FIGS. 6A and 6B demonstrate the ability of the HEPA filtration system according to the preferred embodiment to remove foreign particles. Particle concentrations were measured during tests using an aerosol particle counter at the orifice plate, at the bottom of the print head, and in the room adjacent to the print head assembly. FIG. 6A a reduction of foreign particles greater than 5 μm in diameter when a HEPA filtration system is employed according to the present invention. Even in the situation where the print media is in motion through the printer, the HEPA filtration system has effectively reduced the particle counts at both the orifice plate and the bottom of the print head. FIG. 6B demonstrates similar data but for foreign particles of at least 0.5 μm in diameter. The reduction in foreign particle counts within the region of the orifice plate demonstrates the significance of the HEPA filtration system in effectively reducing this source of air turbulence.

The invention has been described in detail with particular reference to certain preferred embodiments thereof, but it will be understood that variations and modifications can be effected within the spirit and scope of the invention.

PARTS LIST

    • 1) print head interface controller enclosure
    • 2) Air inlet fan
    • 3) Air inlet filter
    • 4) Manifold
    • 5) Manifold filter
    • 6) Print head
    • 7) Print media movement direction
    • 8) Air stream direction
    • 9) Air inlet opening
    • 10) Placement of print head
    • 11) HEPA filtration system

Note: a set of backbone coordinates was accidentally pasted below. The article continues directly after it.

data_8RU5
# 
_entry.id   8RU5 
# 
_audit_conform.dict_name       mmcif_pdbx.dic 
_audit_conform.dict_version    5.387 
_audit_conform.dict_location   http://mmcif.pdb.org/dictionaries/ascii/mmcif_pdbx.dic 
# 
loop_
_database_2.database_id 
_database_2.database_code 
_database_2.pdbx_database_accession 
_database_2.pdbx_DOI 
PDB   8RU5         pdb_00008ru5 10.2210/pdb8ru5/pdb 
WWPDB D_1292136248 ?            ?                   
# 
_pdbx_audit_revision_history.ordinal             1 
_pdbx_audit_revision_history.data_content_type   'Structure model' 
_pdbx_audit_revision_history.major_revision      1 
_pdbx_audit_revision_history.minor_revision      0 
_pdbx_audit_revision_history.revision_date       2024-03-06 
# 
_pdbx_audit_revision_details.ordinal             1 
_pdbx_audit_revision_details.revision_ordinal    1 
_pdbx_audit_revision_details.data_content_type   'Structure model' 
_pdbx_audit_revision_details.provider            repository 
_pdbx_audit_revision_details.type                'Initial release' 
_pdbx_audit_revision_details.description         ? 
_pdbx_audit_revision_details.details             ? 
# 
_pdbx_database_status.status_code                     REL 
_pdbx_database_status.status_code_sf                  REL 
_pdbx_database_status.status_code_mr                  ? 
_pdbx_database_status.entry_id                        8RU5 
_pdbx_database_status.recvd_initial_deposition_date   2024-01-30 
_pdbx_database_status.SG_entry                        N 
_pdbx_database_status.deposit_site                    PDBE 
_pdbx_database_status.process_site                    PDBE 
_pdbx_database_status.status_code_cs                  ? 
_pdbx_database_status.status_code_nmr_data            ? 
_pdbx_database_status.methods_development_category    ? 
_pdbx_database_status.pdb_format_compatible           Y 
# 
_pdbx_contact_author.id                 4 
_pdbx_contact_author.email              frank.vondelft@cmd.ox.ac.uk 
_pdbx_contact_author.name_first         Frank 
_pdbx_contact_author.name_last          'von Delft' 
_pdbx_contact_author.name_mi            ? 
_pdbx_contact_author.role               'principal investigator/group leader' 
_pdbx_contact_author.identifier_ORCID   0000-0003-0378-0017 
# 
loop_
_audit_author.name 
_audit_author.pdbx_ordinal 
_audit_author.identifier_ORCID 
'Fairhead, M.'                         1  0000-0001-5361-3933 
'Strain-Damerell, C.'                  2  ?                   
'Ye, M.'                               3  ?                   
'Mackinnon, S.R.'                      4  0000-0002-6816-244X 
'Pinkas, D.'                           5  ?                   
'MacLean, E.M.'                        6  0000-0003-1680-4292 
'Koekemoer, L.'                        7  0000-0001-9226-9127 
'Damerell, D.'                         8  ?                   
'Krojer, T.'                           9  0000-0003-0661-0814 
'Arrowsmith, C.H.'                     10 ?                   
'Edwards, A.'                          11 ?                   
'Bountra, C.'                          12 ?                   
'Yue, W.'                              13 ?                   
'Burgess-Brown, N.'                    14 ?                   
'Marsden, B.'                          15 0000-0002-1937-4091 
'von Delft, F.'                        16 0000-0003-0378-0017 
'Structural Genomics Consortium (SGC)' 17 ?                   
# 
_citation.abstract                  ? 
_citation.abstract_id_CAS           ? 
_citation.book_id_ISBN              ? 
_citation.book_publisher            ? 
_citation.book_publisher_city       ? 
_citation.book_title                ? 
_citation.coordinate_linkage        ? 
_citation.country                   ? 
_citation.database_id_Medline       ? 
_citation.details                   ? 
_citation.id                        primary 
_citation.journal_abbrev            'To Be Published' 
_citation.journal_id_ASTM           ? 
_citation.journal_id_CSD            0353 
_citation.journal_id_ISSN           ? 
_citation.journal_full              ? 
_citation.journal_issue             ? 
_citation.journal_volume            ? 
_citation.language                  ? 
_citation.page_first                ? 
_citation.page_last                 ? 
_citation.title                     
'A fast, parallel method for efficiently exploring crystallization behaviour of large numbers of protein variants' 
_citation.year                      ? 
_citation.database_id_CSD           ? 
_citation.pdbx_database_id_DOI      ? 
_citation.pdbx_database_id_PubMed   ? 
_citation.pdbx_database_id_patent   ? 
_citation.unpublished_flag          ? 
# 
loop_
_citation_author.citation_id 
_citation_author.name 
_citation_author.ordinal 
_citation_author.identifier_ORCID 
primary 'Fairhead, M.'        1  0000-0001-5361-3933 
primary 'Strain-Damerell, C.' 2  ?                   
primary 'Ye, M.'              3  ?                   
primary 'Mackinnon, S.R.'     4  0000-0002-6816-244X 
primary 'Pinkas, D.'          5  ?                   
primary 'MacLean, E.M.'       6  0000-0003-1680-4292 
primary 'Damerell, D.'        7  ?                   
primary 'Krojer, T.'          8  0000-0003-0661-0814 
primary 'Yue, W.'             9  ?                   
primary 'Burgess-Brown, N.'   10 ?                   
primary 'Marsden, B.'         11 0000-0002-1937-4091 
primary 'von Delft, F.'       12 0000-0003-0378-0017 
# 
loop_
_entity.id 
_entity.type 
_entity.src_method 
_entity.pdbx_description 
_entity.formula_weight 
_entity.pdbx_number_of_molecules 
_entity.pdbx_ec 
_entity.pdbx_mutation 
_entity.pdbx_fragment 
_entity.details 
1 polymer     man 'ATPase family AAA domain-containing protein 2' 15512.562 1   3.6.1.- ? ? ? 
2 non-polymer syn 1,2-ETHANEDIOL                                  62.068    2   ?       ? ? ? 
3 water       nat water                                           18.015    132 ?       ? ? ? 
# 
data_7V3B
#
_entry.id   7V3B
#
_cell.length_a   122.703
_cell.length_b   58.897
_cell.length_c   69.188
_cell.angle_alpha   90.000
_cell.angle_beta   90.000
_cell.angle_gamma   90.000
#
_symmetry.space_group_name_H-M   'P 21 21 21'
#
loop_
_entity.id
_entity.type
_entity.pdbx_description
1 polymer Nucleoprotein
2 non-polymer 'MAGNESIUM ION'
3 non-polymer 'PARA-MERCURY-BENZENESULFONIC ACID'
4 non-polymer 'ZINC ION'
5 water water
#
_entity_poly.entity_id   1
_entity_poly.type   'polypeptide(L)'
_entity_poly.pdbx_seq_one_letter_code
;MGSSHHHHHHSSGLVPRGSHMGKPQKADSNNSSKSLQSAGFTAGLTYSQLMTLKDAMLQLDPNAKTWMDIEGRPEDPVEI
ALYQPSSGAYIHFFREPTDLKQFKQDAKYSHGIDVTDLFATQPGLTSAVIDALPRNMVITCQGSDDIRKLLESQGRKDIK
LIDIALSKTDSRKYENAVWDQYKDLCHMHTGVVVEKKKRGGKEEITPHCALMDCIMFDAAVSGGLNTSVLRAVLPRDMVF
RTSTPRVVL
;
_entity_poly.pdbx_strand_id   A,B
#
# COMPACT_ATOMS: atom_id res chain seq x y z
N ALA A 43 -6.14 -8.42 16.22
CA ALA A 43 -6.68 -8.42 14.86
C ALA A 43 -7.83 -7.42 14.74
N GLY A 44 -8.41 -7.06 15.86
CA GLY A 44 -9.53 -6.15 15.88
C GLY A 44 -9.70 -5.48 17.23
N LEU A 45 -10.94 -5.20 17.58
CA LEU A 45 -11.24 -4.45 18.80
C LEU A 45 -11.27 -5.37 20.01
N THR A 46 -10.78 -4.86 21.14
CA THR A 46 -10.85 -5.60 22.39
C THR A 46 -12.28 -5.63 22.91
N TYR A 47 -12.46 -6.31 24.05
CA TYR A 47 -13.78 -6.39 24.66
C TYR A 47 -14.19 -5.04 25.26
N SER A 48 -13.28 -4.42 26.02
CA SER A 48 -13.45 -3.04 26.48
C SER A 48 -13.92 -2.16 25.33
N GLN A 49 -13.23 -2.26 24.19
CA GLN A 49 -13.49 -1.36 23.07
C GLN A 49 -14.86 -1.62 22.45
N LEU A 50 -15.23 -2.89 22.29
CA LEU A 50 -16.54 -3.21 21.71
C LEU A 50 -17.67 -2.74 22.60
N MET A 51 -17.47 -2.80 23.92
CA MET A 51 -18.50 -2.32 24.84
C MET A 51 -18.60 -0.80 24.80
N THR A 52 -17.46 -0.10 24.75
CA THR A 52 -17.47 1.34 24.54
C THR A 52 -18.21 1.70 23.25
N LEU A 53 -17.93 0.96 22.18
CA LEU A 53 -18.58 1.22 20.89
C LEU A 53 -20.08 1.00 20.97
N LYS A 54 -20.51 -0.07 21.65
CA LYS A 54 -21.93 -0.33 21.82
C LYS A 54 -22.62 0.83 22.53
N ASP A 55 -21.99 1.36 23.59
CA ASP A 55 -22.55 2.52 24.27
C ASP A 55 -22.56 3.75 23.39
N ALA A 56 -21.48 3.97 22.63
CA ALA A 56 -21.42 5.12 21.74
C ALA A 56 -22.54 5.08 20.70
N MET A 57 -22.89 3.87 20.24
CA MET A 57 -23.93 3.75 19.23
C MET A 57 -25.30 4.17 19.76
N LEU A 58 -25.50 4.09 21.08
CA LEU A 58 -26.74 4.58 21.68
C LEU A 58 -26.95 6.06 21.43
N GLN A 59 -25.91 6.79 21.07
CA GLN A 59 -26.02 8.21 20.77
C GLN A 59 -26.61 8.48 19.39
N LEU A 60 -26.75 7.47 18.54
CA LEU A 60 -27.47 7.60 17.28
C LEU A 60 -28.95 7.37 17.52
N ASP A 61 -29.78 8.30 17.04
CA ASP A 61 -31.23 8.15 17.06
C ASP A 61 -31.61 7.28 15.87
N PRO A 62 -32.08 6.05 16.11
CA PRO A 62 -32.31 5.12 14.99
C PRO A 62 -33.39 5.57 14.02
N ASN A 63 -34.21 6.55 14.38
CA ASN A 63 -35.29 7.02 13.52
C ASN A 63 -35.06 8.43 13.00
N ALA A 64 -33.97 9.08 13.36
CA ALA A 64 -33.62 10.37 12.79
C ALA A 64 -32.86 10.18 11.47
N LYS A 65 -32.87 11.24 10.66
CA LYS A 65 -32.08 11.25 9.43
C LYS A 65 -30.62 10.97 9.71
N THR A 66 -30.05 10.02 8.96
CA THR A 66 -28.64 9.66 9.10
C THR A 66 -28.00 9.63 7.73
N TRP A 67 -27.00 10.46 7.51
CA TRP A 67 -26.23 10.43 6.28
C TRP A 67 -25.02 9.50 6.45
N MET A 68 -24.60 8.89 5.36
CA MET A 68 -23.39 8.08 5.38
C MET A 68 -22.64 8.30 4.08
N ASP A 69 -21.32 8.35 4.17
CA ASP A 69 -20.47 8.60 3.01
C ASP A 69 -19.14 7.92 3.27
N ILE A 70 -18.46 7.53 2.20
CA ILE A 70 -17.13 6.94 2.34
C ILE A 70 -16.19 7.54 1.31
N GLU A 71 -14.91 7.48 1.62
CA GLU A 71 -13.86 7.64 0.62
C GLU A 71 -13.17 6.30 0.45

• 12) Air fan
    • 13) Non-HEPA filtration system
    • 14) Input air
    • 15) Output air
    • 16) Foreign particle
    • 17) Laminar air
    • 18) Foreign particle induced turbulent stream
Patent Citations
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Referenced by
Citing PatentFiling datePublication dateApplicantTitle
US8596742Jan 26, 2010Dec 3, 2013Hewlett-Packard Development Company, L.P.Inkjet printhead and printing system with boundary layer control
US8636333 *Nov 8, 2011Jan 28, 2014Océ Printing Systems, GmbHPrinter with cooling for inkjet print heads, and method for this
US20120113182 *Nov 8, 2011May 10, 2012Johannes SturmPrinter with cooling for inkjet print heads, and method for this
US20130021417 *Jul 16, 2012Jan 24, 2013Seiko Epson CorporationRecording apparatus
Classifications
U.S. Classification347/108
International ClassificationB41J29/13
Cooperative ClassificationB41J29/13, B41J29/377
European ClassificationB41J29/377, B41J29/13
Legal Events
DateCodeEventDescription
Sep 5, 2013ASAssignment
Free format text: INTELLECTUAL PROPERTY SECURITY AGREEMENT (SECOND LIEN);ASSIGNORS:EASTMAN KODAK COMPANY;FAR EAST DEVELOPMENT LTD.;FPC INC.;AND OTHERS;REEL/FRAME:031159/0001
Owner name: BARCLAYS BANK PLC, AS ADMINISTRATIVE AGENT, NEW YO
Effective date: 20130903
Owner name: BANK OF AMERICA N.A., AS AGENT, MASSACHUSETTS
Free format text: INTELLECTUAL PROPERTY SECURITY AGREEMENT (ABL);ASSIGNORS:EASTMAN KODAK COMPANY;FAR EAST DEVELOPMENTLTD.;FPC INC.;AND OTHERS;REEL/FRAME:031162/0117
Owner name: PAKON, INC., NEW YORK
Owner name: EASTMAN KODAK COMPANY, NEW YORK
Free format text: RELEASE OF SECURITY INTEREST IN PATENTS;ASSIGNORS:CITICORP NORTH AMERICA, INC., AS SENIOR DIP AGENT;WILMINGTON TRUST, NATIONAL ASSOCIATION, AS JUNIOR DIP AGENT;REEL/FRAME:031157/0451
Free format text: INTELLECTUAL PROPERTY SECURITY AGREEMENT (FIRST LIEN);ASSIGNORS:EASTMAN KODAK COMPANY;FAR EAST DEVELOPMENT LTD.;FPC INC.;AND OTHERS;REEL/FRAME:031158/0001
Owner name: JPMORGAN CHASE BANK, N.A., AS ADMINISTRATIVE, DELA
Apr 1, 2013ASAssignment
Owner name: WILMINGTON TRUST, NATIONAL ASSOCIATION, AS AGENT,
Free format text: PATENT SECURITY AGREEMENT;ASSIGNORS:EASTMAN KODAK COMPANY;PAKON, INC.;REEL/FRAME:030122/0235
Effective date: 20130322
May 25, 2012FPAYFee payment
Year of fee payment: 4
Feb 21, 2012ASAssignment
Free format text: SECURITY INTEREST;ASSIGNORS:EASTMAN KODAK COMPANY;PAKON, INC.;REEL/FRAME:028201/0420
Effective date: 20120215
Owner name: CITICORP NORTH AMERICA, INC., AS AGENT, NEW YORK
Jul 21, 2006ASAssignment
Owner name: EASTMAN KODAK COMPANY, NEW YORK
Free format text: ASSIGNMENT OF ASSIGNORS INTEREST;ASSIGNORS:MORRIS, BRIAN G.;SIMON, ROBERT J.;REEL/FRAME:018112/0761;SIGNING DATES FROM 20060710 TO 20060711